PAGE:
I attended the great symfony day 09 in cologne yesterday. It was an awesome conference with nice people, interesting talks and discussions.
Propel is dead
One thing got crystal clear during the talks. Propel is dead! In the next version 1.3 of symfony Doctrine will be the default orm. If thats not a hint … In symfony 2.0 Propel will be deprecated. Additionally the “leader of Propel” stated out that he is no longer leading Propel.
So its time to move to Doctrine. The new features in Doctrine 1.2 described by Jonathan Wage are quite nice. And Doctrine 2.0 will be even more impressive.
Sadly it will require a lot of work rewriting Propel “criteria queries” with Doctrine’s DQL-queries. But I’m certain that this step makes my applications future prove.
Default values rule!
I’m using Propel 1.2 (an upgrade will be done soon) but for other people out there …
Consider the following declaration-fragment for the “Foo-entity”. Nothing special here.
<column name="name" type="VARCHAR" size="32" required="true" />
<column name="culture" type="CHAR" size="5" required="true" default="de_DE" />
Now if we create the new object and show the state (
var_dump) of the object the
culture-field is set to ‘de_DE’ which is correct.
$inst = new Foo();
But if you look in your (debug-)logfiles you will see that the
insert-query will be generated as:
INSERT INTO foo (NAME) VALUES ('Foobar')
Where is the value for the culture column?
Propel keeps track of the modified columns to reduce the size of the
update/insert-queries. The default values for the object will not be set through the generated class-methods. Instead the default values are directly assgined in the member-variable of the generated class. So Propel is unaware that the values has changed.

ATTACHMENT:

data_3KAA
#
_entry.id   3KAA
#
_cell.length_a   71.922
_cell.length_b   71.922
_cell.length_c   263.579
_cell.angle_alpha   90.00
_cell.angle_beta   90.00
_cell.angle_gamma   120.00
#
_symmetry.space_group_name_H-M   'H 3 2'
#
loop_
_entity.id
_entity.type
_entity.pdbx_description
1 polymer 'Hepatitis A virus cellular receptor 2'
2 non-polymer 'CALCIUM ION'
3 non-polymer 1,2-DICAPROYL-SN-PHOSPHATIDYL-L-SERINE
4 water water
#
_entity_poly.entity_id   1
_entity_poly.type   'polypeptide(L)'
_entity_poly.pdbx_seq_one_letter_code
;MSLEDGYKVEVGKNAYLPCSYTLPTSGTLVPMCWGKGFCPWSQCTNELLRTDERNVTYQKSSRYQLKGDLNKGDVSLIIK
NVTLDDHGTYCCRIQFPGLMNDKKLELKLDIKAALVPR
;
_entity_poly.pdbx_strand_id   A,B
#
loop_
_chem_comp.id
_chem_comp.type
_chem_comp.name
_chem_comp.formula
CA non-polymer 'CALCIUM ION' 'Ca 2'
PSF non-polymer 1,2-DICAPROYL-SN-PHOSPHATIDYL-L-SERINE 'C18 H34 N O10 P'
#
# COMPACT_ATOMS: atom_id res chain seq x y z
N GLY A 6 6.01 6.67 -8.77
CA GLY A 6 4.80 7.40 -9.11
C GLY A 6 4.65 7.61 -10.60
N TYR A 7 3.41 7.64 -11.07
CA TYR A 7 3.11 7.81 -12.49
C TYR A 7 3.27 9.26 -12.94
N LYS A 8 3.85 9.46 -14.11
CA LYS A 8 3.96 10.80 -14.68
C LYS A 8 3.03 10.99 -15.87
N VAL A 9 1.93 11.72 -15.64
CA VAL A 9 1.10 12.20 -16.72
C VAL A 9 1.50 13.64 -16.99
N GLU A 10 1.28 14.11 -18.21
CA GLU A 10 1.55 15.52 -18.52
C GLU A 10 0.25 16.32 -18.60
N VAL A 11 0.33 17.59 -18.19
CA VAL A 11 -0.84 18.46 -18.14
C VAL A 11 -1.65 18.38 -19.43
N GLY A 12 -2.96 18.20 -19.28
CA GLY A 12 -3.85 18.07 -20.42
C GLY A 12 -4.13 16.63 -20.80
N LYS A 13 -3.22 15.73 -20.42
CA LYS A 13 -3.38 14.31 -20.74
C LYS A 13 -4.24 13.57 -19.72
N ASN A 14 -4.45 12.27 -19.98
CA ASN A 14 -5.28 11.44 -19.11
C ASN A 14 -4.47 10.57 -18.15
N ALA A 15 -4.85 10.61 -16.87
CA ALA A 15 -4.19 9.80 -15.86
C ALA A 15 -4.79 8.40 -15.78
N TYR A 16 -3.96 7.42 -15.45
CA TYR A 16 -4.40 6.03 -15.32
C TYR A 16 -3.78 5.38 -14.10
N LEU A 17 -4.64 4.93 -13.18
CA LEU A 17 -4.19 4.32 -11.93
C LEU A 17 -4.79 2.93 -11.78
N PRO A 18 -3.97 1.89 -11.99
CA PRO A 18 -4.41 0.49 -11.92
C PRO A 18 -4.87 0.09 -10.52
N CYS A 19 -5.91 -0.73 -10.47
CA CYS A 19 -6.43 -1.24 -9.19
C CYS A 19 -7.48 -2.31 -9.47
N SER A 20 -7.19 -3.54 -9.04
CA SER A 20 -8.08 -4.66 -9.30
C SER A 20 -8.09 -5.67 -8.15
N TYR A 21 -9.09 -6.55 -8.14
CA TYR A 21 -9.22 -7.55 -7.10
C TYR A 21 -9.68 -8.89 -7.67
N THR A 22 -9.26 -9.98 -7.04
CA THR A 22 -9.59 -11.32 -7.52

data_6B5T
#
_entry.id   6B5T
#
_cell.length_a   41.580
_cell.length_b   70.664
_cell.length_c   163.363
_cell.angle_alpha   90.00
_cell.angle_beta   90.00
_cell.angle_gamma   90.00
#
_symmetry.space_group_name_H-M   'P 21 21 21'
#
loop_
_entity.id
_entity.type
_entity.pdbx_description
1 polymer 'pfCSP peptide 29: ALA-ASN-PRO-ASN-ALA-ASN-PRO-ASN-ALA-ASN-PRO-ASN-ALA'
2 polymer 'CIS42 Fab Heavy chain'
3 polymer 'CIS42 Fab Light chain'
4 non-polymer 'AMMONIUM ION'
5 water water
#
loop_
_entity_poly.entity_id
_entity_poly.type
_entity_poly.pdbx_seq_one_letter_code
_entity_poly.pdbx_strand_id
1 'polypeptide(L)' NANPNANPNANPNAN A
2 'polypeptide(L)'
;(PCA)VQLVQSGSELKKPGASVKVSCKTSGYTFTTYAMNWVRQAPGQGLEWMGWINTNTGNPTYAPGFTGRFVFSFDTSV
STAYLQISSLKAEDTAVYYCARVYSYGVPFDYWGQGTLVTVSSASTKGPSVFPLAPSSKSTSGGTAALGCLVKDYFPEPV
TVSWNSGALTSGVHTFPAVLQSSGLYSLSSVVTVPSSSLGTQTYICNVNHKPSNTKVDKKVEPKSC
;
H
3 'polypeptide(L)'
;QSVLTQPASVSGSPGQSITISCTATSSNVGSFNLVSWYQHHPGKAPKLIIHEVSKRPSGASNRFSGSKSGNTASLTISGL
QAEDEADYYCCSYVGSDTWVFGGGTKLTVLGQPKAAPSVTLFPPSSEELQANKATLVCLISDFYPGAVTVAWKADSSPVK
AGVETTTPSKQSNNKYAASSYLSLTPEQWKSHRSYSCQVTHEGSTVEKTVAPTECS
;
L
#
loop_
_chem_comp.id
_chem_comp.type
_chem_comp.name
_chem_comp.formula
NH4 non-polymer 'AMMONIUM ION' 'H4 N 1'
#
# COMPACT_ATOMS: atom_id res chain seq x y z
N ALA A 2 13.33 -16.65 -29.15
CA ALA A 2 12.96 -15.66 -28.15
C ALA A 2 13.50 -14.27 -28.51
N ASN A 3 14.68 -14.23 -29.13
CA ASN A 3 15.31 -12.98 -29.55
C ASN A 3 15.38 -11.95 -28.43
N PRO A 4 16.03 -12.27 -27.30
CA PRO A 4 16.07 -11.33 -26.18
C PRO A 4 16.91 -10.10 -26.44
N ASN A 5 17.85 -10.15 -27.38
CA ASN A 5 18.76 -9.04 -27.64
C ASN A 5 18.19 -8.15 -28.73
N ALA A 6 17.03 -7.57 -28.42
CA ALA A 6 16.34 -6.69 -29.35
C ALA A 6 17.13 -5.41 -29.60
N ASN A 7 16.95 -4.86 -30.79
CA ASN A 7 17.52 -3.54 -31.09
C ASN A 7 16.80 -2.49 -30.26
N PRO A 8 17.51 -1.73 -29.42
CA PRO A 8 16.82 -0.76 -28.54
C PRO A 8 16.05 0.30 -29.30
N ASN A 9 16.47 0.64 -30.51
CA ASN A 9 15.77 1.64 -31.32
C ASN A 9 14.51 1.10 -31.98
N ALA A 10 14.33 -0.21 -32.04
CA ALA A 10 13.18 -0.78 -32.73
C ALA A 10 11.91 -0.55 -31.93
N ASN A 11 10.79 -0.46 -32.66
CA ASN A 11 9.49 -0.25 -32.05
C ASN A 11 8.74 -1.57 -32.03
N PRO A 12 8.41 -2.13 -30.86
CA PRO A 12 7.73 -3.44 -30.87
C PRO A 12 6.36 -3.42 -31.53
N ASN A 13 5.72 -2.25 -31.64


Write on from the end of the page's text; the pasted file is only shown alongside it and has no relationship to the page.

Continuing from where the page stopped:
protected $culture = 'de_DE';
I don’t know if this bug is fixed in Propel 1.3. Soon I will know …
As I will continue working with Propel 1.2 in the current project the “workaround” is to manually set the culture. This is best done in the constructor of your derived class. So Propel knows that the column is modified.
class Foo extends BaseFoo
public function __construct()
// Note: The generated base-class does not have a constructor
// so parent::__construct will fail!
Propels (Creole) “criteria infrastructure” is a great speed-up for the development process and makes it easy to “write” queries. However if you are forced to create a SQL-Join which requires multiple join-conditions the criteria-api is not a helper anymore.
In order to make use of the criteria-api even in this case a “hack” can be used. Someone else described it in a blog-post.
$c = new Criteria();
$c->addJoin(Object1Peer::ID, Object2Peer::ID .
' AND ' . Object1Peer::LOCALE . ' = ' . Object2Peer::LOCALE .
' AND ' . Object1Peer::WHATEVER . ' = ' . Object2Peer::WHATEVER,
Its a “hack” but you are not required to write the whole sql-query on your own and can rely on the criteria-api.
As I found out the Propel-developers are aware of this problem and a solution is planned for the (hopefully soon) next Propel release 1.4.
Symfony makes heavy use of Propel. Propel finds objects in the storage container using criteria. If you want to let Propel (okay the database) ignore the case you can set this in the criteria.
$c = new Criteria ();
// Allow case sensitive searches
// Find all posts which name contains propel
$c->add (BlogPostPeer::NAME, 'Propel');
$posts = BlogPostPeer::doSelect ($c);
Because PostgreSQL (unlike MySQL) does not support collations to easily manage how comparisons of strings are done Propel has to generate this sql-statement.
SELECT blog_posts.name, blog_posts.DATE
WHERE UPPER(blog_posts.name) = 'PROPEL';
Depending on your amount of data this can become very slow even if you have an index defined for the "name"-column.
The trick is to create another index for the column "name".
CREATE INDEX "UpperNameIndex" ON blog_posts USING BTREE (UPPER(name));
Thats it. When now using
setIgnoreCase its fast again.